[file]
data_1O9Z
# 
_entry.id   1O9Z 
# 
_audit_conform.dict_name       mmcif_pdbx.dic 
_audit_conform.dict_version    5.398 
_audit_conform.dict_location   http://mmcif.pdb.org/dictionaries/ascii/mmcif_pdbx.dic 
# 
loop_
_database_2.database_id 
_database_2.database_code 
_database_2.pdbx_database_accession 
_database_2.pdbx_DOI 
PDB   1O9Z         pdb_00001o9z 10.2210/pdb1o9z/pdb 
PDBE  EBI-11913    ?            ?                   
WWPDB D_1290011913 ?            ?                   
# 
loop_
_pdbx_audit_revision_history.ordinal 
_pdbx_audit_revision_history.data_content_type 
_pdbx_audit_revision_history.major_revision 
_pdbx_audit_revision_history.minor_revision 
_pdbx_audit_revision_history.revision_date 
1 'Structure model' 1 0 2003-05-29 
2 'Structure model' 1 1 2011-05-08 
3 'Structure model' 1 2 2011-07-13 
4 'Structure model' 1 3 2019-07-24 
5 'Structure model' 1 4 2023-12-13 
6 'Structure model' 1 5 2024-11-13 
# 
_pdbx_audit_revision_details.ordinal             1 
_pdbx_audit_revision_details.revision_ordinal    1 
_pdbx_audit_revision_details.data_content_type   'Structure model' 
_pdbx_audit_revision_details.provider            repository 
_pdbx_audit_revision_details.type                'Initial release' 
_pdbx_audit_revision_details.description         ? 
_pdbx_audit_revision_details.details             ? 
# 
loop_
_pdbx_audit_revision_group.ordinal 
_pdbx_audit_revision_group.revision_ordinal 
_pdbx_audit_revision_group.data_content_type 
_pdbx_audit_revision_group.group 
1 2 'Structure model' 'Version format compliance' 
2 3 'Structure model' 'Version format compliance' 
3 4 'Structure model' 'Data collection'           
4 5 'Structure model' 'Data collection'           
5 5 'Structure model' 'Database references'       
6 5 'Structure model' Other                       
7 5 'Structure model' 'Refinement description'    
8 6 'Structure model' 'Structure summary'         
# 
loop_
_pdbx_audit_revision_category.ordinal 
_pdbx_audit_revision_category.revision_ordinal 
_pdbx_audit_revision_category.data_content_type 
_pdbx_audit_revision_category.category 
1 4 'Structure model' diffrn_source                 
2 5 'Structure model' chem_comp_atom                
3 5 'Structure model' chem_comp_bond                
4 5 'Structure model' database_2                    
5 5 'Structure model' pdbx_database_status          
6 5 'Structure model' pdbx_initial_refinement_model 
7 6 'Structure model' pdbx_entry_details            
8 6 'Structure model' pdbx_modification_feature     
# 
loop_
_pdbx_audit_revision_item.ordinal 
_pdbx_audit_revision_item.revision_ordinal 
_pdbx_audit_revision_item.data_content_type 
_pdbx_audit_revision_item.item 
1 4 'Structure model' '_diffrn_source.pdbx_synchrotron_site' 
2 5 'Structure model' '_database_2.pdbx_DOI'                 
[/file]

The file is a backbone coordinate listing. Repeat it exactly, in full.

data_1O9Z
# 
_entry.id   1O9Z 
# 
_audit_conform.dict_name       mmcif_pdbx.dic 
_audit_conform.dict_version    5.398 
_audit_conform.dict_location   http://mmcif.pdb.org/dictionaries/ascii/mmcif_pdbx.dic 
# 
loop_
_database_2.database_id 
_database_2.database_code 
_database_2.pdbx_database_accession 
_database_2.pdbx_DOI 
PDB   1O9Z         pdb_00001o9z 10.2210/pdb1o9z/pdb 
PDBE  EBI-11913    ?            ?                   
WWPDB D_1290011913 ?            ?                   
# 
loop_
_pdbx_audit_revision_history.ordinal 
_pdbx_audit_revision_history.data_content_type 
_pdbx_audit_revision_history.major_revision 
_pdbx_audit_revision_history.minor_revision 
_pdbx_audit_revision_history.revision_date 
1 'Structure model' 1 0 2003-05-29 
2 'Structure model' 1 1 2011-05-08 
3 'Structure model' 1 2 2011-07-13 
4 'Structure model' 1 3 2019-07-24 
5 'Structure model' 1 4 2023-12-13 
6 'Structure model' 1 5 2024-11-13 
# 
_pdbx_audit_revision_details.ordinal             1 
_pdbx_audit_revision_details.revision_ordinal    1 
_pdbx_audit_revision_details.data_content_type   'Structure model' 
_pdbx_audit_revision_details.provider            repository 
_pdbx_audit_revision_details.type                'Initial release' 
_pdbx_audit_revision_details.description         ? 
_pdbx_audit_revision_details.details             ? 
# 
loop_
_pdbx_audit_revision_group.ordinal 
_pdbx_audit_revision_group.revision_ordinal 
_pdbx_audit_revision_group.data_content_type 
_pdbx_audit_revision_group.group 
1 2 'Structure model' 'Version format compliance' 
2 3 'Structure model' 'Version format compliance' 
3 4 'Structure model' 'Data collection'           
4 5 'Structure model' 'Data collection'           
5 5 'Structure model' 'Database references'       
6 5 'Structure model' Other                       
7 5 'Structure model' 'Refinement description'    
8 6 'Structure model' 'Structure summary'         
# 
loop_
_pdbx_audit_revision_category.ordinal 
_pdbx_audit_revision_category.revision_ordinal 
_pdbx_audit_revision_category.data_content_type 
_pdbx_audit_revision_category.category 
1 4 'Structure model' diffrn_source                 
2 5 'Structure model' chem_comp_atom                
3 5 'Structure model' chem_comp_bond                
4 5 'Structure model' database_2                    
5 5 'Structure model' pdbx_database_status          
6 5 'Structure model' pdbx_initial_refinement_model 
7 6 'Structure model' pdbx_entry_details            
8 6 'Structure model' pdbx_modification_feature     
# 
loop_
_pdbx_audit_revision_item.ordinal 
_pdbx_audit_revision_item.revision_ordinal 
_pdbx_audit_revision_item.data_content_type 
_pdbx_audit_revision_item.item 
1 4 'Structure model' '_diffrn_source.pdbx_synchrotron_site' 
2 5 'Structure model' '_database_2.pdbx_DOI'                 